Thursday, February 4, 2010

Naked Teaching in the Inverted Classroom

Jose Antonio Bowen of SMU writes about teaching naked in the National Teaching & Learning Forum, Volume 16, Number 1 ( The full title of his article is Teaching naked: why removing technology from your classroom will improve student learning. The core of his position is captured in the phrase “the Inverted Classroom.” In the traditional model, students came to class without much preparation, encountered and initially digested the material there and subsequently displayed mastery through written papers or examinations. In the “inverted classroom” (the phrase is from Platt and Lage’s 2000 paper “The Internet and the Inverted Classroom,” at ) , the initial encounters and first steps to mastery occur outside and before class meetings; student engage in the classroom with each other and with the instructor to extend and deepen their learning. While project-based approaches or the studio model of arts education can also facilitate this inversion, it the various forms of technology which are currently most applicable, powerful, nimble and flexible.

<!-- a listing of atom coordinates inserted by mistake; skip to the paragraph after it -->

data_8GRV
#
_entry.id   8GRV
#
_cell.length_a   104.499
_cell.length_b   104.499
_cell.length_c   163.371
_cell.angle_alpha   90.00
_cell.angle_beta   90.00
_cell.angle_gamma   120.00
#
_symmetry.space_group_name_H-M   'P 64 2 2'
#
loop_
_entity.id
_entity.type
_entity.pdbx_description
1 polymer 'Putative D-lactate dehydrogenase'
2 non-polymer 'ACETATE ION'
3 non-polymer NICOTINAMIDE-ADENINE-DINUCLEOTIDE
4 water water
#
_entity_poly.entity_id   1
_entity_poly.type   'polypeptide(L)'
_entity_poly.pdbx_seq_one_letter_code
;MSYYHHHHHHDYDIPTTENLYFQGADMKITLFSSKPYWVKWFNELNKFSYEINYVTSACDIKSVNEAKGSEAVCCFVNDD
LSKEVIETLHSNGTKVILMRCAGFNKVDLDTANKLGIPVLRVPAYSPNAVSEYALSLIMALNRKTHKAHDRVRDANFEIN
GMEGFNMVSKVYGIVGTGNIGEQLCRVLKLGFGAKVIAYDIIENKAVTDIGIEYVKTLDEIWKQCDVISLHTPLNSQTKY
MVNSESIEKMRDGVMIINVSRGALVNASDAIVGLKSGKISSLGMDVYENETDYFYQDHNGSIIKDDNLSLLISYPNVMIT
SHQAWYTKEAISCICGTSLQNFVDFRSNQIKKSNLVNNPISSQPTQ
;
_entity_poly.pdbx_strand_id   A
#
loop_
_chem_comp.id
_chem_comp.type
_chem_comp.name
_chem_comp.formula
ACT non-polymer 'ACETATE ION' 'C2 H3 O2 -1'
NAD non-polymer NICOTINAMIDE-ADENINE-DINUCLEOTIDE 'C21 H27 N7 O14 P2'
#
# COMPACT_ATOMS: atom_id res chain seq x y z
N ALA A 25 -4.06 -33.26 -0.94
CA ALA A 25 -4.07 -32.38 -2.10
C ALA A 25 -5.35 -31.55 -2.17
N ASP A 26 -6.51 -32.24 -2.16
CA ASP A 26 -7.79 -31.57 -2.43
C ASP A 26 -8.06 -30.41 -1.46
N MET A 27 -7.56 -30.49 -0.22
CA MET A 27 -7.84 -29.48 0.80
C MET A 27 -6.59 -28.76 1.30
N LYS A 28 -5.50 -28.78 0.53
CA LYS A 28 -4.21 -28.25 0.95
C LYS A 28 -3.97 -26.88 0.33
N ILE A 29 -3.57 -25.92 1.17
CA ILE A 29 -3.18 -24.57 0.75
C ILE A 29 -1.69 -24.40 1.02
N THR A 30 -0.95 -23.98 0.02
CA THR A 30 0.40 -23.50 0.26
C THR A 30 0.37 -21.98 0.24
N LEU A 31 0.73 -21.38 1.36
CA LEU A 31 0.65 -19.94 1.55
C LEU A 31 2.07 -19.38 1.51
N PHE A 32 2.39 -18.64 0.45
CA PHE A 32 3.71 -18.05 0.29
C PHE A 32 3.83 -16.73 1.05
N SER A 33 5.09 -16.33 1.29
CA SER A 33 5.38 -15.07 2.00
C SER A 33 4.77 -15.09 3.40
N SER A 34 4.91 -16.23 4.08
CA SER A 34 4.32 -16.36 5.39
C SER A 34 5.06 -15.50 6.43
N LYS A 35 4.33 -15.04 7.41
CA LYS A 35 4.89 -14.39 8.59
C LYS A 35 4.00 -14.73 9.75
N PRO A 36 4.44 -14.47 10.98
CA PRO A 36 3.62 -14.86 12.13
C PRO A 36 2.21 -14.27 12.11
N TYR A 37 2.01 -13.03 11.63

In terms of students becoming versed in new material, Bowen makes the case for podcasts, talking powerpoints (or audiotours), “serious” games, peer instruction and review (using e mail, Facebook, and so on, as appropriate). Some of the talking powerpoints and games he has himself created can be experienced at These means the banishing of both direct instruction and class business, the latter taken care of through e mail, Facebook and the like; the former by students listening to podcasts, readings texts and so on, all integrated through a course management tool such as Blackboard (or Moodle).

For me, there is a very direct path from this position to much of what I have learned from Co-operative Learning – especially Jigsaw procedures. There is a vagueness in Bowen’s piece which makes me uneasy: the descriptions of the classroom are highly unspecific and have no apparent structure. This continued in the radio interviews he gave (exposure on NPR is not common for higher education practice, so attention was rightly given).

But faculty development programmes and teaching/learning centres on college campuses are there to help. The hard part, I think, is doing away with the old, burning the worn, shabby clothes of traditional pedagogy. While the emperor might be only lightly clad for the moment, he is at least aware of the need for new clothes.

And that’s the naked truth.

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